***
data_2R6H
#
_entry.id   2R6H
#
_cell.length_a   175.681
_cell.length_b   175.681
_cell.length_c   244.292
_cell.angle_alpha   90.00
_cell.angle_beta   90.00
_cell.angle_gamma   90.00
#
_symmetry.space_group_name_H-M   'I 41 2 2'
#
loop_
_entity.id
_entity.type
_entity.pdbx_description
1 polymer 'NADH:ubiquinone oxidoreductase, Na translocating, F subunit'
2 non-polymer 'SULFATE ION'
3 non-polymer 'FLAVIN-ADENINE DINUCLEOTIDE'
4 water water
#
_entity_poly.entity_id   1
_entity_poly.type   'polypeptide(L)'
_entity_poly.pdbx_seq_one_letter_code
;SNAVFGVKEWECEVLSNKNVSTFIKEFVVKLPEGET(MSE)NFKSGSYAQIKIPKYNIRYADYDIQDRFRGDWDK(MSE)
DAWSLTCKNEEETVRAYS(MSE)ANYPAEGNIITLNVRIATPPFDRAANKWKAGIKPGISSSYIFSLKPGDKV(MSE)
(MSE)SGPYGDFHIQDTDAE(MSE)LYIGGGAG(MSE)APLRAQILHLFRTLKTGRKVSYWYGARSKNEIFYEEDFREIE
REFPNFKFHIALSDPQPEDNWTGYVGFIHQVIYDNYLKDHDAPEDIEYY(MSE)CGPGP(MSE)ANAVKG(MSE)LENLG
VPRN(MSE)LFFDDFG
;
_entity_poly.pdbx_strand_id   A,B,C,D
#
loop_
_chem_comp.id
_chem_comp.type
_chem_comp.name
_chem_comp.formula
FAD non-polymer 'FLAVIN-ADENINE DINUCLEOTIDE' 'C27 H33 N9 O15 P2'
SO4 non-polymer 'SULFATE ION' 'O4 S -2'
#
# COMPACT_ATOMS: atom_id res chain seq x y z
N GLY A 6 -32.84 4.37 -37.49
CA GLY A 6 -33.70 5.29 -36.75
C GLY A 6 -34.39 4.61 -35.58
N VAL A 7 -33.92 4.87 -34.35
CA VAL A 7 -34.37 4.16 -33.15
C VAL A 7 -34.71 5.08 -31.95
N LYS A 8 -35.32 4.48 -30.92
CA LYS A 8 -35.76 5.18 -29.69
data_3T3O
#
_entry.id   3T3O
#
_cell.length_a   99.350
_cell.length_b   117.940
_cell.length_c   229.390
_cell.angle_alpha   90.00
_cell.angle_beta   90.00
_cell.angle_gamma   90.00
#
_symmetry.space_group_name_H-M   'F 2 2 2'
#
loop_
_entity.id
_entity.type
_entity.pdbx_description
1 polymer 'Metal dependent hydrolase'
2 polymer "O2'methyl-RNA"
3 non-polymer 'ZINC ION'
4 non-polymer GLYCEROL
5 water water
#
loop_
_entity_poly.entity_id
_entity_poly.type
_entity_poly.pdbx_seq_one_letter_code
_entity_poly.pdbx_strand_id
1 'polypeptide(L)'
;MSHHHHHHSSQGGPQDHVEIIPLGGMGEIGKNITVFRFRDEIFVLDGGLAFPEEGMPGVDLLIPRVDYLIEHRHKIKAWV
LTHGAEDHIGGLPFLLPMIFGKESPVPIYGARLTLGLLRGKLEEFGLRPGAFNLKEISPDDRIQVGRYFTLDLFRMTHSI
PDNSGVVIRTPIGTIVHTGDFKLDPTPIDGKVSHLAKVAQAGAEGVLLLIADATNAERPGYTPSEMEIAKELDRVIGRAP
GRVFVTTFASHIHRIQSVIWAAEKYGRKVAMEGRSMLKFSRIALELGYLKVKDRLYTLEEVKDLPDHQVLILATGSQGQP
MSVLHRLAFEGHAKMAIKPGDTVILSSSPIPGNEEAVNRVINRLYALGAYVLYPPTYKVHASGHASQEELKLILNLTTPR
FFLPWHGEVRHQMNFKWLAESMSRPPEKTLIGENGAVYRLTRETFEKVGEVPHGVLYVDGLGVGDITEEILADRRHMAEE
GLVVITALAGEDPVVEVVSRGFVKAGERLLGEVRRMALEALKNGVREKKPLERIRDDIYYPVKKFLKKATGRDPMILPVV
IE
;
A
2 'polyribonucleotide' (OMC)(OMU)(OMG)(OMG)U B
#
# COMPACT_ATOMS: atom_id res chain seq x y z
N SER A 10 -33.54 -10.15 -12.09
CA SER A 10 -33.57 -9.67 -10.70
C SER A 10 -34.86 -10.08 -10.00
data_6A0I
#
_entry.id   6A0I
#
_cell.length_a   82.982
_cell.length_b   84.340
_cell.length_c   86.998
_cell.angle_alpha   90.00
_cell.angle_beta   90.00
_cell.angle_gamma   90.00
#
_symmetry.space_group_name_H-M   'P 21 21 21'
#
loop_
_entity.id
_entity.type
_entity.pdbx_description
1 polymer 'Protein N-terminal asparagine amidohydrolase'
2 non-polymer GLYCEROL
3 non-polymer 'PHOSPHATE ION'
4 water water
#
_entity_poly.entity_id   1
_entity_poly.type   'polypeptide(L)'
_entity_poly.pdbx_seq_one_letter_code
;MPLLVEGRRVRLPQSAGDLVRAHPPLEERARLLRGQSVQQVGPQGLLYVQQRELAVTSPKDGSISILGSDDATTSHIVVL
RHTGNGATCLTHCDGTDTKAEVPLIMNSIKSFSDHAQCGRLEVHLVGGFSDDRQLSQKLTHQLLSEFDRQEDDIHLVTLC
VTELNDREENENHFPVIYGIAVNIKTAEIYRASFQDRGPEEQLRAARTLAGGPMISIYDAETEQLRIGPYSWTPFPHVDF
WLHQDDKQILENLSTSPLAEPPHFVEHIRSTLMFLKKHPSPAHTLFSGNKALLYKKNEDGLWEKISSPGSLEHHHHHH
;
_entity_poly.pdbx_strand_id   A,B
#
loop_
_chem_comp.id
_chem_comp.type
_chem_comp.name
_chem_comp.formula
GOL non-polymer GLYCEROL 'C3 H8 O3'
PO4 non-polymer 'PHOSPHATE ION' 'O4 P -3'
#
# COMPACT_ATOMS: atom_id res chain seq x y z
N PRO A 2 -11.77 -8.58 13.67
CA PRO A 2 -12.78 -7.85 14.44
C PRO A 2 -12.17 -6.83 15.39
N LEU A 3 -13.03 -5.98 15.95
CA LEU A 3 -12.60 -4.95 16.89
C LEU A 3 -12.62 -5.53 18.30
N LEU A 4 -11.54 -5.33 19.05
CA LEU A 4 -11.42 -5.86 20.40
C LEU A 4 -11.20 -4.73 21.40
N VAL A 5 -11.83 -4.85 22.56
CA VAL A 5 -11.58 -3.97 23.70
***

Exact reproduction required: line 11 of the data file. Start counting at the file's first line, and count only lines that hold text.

#